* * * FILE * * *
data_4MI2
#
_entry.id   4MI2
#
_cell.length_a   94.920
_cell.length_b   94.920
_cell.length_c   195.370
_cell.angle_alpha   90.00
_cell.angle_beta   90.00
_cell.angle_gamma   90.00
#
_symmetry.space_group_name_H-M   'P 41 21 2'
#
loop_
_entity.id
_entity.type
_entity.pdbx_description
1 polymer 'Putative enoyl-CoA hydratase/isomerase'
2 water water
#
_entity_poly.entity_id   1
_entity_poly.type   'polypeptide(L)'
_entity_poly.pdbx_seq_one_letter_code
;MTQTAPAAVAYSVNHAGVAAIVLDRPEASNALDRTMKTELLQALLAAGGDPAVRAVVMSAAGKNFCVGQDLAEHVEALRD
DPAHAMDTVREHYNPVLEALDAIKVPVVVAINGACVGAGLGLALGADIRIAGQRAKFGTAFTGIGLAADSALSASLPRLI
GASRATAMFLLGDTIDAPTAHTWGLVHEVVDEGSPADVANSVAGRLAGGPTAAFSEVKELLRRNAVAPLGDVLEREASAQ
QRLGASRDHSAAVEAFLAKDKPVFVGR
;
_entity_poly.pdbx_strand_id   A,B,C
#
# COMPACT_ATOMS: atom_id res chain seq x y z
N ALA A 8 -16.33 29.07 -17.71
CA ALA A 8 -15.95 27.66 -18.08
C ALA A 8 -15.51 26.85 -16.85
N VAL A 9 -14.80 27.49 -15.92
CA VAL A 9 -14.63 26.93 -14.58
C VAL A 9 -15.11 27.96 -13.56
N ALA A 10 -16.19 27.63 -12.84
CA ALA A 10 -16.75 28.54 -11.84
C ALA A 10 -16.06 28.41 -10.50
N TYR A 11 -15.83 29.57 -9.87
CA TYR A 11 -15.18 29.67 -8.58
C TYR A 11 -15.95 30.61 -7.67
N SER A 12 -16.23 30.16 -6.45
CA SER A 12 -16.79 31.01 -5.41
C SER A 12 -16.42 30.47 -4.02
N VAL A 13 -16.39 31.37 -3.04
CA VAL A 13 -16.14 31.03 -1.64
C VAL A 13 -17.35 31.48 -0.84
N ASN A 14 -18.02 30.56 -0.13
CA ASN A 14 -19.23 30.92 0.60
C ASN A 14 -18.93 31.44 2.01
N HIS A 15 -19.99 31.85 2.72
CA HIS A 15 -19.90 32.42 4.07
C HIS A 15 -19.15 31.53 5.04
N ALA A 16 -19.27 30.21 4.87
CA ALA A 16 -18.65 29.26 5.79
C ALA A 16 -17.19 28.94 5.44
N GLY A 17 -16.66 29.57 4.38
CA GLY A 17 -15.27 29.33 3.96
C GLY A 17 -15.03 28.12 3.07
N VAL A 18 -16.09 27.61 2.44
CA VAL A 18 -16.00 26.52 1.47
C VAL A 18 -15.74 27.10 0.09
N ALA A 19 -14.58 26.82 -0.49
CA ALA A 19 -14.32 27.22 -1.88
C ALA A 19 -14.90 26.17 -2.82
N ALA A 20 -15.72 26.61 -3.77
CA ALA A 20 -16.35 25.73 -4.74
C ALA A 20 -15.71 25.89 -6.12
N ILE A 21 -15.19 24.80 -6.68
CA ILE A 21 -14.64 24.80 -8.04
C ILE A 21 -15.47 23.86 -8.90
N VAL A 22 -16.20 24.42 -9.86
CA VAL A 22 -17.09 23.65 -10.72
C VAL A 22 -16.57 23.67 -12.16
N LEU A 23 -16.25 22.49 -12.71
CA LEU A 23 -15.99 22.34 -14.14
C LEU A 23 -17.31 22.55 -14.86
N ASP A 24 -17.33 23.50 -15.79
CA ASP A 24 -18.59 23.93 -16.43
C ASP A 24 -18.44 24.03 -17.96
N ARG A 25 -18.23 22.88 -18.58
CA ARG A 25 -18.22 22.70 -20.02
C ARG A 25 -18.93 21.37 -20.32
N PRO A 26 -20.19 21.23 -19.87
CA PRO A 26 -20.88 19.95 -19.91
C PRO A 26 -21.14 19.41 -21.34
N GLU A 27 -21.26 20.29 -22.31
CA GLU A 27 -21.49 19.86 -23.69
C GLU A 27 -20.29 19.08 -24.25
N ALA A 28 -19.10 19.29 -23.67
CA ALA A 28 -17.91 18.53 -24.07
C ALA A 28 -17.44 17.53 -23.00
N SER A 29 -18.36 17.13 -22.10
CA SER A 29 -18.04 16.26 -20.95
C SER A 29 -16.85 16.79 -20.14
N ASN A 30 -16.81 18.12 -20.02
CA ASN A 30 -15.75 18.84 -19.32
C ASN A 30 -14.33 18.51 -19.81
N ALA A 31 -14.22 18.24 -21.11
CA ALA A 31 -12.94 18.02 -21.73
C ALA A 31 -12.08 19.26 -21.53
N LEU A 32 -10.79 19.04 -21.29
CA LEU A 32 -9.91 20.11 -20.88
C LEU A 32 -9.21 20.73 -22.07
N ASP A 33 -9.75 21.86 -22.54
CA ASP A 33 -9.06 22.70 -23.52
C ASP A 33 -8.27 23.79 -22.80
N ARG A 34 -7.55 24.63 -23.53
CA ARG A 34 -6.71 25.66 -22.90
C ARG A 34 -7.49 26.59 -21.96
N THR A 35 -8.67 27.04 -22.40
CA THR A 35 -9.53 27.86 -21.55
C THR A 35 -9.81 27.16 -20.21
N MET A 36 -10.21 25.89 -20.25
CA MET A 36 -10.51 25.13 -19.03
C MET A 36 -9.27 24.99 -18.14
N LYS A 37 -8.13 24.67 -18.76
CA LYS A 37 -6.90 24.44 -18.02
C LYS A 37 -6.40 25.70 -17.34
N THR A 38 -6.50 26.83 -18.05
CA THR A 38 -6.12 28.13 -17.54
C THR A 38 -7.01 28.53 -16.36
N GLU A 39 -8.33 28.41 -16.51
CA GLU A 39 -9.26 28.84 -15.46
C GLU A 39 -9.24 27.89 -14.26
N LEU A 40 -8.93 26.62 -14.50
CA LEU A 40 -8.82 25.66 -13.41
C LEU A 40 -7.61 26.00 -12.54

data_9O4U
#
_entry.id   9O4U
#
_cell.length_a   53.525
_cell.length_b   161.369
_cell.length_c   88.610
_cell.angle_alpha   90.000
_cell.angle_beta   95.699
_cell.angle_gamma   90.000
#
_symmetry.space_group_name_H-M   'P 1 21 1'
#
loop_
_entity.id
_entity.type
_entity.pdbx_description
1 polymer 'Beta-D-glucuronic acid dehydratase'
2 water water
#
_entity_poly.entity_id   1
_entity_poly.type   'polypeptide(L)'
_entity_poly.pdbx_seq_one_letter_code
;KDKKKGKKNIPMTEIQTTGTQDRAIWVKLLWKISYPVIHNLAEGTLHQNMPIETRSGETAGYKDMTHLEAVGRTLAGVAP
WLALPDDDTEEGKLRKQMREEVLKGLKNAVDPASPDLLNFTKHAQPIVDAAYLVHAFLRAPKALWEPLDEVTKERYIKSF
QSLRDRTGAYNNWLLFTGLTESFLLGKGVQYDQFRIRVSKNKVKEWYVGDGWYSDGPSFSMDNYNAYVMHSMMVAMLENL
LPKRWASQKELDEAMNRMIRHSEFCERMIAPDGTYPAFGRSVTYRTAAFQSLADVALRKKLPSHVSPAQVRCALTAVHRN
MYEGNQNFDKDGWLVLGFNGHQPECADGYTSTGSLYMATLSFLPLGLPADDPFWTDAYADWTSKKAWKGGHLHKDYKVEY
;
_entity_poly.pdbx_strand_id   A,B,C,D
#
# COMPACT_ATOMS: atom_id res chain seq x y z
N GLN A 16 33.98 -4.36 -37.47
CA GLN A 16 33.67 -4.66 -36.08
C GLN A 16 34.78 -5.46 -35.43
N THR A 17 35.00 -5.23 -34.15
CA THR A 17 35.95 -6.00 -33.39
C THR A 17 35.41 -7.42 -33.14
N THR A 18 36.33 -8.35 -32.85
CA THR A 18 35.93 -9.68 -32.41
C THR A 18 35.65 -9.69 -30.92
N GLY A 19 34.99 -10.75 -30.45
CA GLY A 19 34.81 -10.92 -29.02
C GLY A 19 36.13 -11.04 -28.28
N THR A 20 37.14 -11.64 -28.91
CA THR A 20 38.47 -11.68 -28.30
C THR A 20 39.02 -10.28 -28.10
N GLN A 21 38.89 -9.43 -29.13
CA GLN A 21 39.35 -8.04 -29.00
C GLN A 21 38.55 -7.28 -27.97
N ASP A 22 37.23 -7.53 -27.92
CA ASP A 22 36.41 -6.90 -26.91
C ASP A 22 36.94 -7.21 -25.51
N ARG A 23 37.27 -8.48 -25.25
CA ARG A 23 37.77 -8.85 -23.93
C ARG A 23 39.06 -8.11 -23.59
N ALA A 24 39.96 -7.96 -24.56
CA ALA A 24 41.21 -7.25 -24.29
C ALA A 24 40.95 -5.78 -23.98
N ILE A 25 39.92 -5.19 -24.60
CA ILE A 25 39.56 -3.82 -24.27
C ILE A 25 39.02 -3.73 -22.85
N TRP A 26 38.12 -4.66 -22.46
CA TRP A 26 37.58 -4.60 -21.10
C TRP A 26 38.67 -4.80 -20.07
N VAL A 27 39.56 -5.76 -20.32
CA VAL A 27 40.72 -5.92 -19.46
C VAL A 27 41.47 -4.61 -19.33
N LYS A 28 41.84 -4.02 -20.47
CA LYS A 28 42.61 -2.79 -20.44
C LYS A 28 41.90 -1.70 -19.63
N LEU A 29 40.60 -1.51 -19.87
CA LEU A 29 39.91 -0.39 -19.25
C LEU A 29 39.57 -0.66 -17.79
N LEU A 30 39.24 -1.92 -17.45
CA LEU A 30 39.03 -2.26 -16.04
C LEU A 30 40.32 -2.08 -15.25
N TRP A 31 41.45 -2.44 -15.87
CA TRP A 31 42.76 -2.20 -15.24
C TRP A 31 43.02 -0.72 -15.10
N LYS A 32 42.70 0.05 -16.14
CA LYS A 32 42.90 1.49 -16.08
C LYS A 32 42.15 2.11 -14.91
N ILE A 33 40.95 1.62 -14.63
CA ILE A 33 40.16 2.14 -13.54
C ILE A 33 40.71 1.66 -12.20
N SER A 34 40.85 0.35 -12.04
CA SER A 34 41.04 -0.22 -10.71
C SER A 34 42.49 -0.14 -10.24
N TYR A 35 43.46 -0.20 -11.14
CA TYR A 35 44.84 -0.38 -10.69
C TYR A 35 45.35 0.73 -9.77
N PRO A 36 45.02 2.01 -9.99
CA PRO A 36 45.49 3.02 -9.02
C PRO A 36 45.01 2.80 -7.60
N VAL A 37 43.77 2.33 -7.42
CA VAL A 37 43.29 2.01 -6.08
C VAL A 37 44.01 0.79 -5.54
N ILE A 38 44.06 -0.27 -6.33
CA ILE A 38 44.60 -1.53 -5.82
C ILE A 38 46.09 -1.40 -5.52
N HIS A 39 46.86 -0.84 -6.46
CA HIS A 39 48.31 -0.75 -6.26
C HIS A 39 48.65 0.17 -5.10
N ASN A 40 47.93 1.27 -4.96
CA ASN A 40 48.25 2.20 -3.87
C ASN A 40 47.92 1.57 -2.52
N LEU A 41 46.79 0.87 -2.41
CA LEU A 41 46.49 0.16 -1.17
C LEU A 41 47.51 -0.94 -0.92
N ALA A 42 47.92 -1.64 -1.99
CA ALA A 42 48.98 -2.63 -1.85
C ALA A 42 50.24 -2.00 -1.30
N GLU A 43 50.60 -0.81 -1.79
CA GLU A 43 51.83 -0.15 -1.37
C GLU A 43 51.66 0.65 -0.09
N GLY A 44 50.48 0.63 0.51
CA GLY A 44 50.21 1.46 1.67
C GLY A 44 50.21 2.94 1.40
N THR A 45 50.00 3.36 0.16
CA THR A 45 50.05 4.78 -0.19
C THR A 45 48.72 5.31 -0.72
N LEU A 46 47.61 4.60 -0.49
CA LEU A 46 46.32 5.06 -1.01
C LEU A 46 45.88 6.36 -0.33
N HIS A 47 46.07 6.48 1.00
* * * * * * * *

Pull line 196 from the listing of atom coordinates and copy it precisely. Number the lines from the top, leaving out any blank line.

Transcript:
N VAL A 27 39.56 -5.76 -20.32